In January of 2014, Tim Bennett was the lead singer and main songwriter of a band called Whistler’s Father who had just recorded an album called, Highly Irregular. “I was unfamiliar with Americana as a music genre,” he explains. “That album was what I came to think Americana was all about; country, blues, folk, bluegrass and a little bit of rock.”
Since then, Bennett has gone on to record two solo albums, Inevitable Discovery (2016) and now The View From Here which will release on August 11th. Straddling country rock, The View From Here employs the same musicians that Bennett met while working with Whistler’s Father. “That project took a year and a half,” said Bennett. “What I got from that experience was a great place to record, Custom Taylored Studios, and a great group of session musicians that I fondly refer to as ‘The Demolitionists’. These guys were pitched to me as today’s ‘Wrecking Crew’ and they have certainly lived up to that comparison.”
Recording in January and February of 2017, Bennett wanted more uptempo and mid-tempo songs for The View From Here. As a result the album has a few more songs that rock than his previous endeavors, but never lets go of its country roots. 10 original songs and one Bob Dylan cover, The View From Here kicks it off with “As Long As You’re Buying,” a straightforward country song about drowning your sorrows after losing a job you really didn’t like in the first place. “I decided to test my voice with this song,” admits Bennett. “I sang it in E instead of the original key, C. It put a little more urgency into the vocal and took it out of that wry country terrain and elevated it to a barnburner.”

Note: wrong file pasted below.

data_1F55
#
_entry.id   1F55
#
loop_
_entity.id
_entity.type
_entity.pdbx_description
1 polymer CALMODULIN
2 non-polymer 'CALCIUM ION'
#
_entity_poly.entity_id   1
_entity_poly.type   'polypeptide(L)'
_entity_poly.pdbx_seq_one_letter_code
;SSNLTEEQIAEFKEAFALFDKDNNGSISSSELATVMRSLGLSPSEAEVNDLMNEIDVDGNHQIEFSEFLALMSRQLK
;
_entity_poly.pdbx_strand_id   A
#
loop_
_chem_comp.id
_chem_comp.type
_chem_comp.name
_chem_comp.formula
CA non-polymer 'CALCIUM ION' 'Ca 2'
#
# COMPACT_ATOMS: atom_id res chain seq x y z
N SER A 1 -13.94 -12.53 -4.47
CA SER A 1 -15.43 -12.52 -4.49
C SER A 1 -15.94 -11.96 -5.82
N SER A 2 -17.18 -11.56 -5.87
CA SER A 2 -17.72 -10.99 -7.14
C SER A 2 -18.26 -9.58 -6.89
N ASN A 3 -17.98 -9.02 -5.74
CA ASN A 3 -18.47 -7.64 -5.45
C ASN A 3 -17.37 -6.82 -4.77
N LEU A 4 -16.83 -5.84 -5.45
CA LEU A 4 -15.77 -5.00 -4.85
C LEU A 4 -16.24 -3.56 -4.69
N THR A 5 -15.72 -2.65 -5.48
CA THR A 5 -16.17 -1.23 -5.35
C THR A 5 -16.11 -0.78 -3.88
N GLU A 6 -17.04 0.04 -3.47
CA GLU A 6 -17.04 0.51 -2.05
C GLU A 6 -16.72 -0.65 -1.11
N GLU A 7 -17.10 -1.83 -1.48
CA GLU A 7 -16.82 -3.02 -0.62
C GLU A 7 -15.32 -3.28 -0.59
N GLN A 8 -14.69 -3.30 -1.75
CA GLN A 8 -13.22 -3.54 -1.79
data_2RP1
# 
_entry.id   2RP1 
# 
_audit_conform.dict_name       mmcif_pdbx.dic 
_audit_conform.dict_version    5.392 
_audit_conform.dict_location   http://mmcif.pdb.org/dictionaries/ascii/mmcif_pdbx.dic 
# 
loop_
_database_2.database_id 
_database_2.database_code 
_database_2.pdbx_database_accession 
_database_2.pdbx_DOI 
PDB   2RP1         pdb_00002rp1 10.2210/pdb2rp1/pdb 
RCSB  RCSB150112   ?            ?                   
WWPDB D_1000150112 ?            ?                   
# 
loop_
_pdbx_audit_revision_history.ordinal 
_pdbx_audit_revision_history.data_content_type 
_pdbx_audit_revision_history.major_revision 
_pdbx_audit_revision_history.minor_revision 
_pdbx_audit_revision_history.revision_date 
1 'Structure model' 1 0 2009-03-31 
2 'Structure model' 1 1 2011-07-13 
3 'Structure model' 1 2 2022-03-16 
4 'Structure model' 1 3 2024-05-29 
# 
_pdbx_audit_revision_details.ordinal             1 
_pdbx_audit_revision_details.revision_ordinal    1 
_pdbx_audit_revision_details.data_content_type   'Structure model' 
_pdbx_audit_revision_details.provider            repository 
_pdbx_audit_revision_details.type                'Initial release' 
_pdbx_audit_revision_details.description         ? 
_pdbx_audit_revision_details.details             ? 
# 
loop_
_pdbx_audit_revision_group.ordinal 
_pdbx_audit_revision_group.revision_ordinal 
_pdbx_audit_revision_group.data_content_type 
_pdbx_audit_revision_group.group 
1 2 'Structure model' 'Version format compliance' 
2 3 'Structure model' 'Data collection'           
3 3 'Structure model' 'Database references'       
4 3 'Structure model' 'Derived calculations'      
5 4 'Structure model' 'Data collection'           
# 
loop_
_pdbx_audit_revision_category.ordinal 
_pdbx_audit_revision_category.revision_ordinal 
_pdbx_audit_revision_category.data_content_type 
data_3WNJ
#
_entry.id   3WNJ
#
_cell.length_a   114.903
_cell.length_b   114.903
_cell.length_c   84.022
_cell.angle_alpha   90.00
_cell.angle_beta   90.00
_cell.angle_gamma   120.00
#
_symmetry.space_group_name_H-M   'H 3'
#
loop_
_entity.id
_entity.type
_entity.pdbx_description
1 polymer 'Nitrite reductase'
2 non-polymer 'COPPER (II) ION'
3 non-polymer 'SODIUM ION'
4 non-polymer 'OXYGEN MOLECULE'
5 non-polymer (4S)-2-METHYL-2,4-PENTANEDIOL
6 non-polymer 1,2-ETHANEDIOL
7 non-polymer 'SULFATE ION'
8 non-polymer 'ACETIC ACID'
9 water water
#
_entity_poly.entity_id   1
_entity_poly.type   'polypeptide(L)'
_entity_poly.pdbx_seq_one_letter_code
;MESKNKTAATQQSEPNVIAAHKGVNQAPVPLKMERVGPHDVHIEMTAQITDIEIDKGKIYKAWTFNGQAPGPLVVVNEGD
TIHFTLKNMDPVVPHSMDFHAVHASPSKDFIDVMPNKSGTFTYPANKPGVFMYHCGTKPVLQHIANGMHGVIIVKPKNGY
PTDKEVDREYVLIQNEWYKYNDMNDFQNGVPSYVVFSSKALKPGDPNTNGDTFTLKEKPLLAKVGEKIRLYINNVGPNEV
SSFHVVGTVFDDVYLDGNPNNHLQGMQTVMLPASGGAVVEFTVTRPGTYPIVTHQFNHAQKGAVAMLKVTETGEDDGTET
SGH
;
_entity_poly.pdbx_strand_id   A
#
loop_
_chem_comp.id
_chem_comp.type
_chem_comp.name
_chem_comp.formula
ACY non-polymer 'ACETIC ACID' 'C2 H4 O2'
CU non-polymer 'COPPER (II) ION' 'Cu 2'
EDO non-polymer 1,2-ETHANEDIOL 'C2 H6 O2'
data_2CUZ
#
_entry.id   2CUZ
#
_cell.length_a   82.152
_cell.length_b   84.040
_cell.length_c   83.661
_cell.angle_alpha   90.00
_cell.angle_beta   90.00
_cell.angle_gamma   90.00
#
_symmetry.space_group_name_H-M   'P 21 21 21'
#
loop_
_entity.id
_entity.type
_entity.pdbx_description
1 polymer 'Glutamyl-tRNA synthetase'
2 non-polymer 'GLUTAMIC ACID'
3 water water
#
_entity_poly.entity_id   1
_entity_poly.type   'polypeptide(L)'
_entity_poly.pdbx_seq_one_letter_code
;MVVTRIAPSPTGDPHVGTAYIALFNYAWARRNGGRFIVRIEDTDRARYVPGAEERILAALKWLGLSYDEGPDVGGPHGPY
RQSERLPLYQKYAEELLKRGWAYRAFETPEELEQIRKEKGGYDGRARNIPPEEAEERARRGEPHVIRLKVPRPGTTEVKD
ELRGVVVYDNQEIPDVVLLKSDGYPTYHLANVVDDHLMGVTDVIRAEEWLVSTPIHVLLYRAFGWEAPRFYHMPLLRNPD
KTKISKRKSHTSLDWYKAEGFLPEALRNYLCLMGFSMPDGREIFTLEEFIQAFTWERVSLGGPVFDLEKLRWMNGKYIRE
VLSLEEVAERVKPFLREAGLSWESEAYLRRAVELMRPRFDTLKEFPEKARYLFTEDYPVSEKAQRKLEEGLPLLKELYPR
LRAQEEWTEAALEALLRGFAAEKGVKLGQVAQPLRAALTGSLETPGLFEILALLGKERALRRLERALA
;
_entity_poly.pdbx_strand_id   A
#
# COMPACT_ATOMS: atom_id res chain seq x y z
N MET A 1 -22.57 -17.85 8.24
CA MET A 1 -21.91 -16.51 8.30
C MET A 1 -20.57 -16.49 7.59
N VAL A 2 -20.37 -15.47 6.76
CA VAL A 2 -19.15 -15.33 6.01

“There Was Nothing I Could Do,” is reminiscent of a classic country heartache ballad. The song is hauntingly sparse with just Bennett on acoustic guitar, and Ernie Nunez on upright bass. Matt Brislawn comes in with a mournful fiddle solo. Bennett sings all three of the vocal parts of the song. The rhythmic and upbeat, “Hot Town,” began with Bennett banging out a chord progression on his acoustic guitar one night. “My wife came in and asked what I was playing and I told her, ‘I don’t know yet.’ I was thinking about how folks get crazy from the heat.” With Rick White on guitar and Hal Ratliff on keyboards, Bennett and the band tear it up on this one.
“A Dangerous Man” is a true rocker complete with guitar solo, while “Awakened By My Breaking Heart” slows it down with Bennett again on acoustic and Nunez on bass. Bennett, a self-taught harmonica player, gets to “blow a pretty good harmonica solo on this one.” The last song on the record is the appropriately named, “The End Of The Line.” “Trains, trains, trains,” said Bennett. “There are lots of songs about trains in every musical genre and this one is mine.”
“There was no musical genre called Americana when I was a kid,” says Tim. “Americana music has evolved from music cast off by other mainstream genres for not fitting their particular mold. I’ve been told by the musicians that I’ve worked with that I don’t follow conventional music choices. I hear things differently but it still works.”
The View From Here, establishes Bennett’s place in the Americana genre and sees the artist hitting his stride.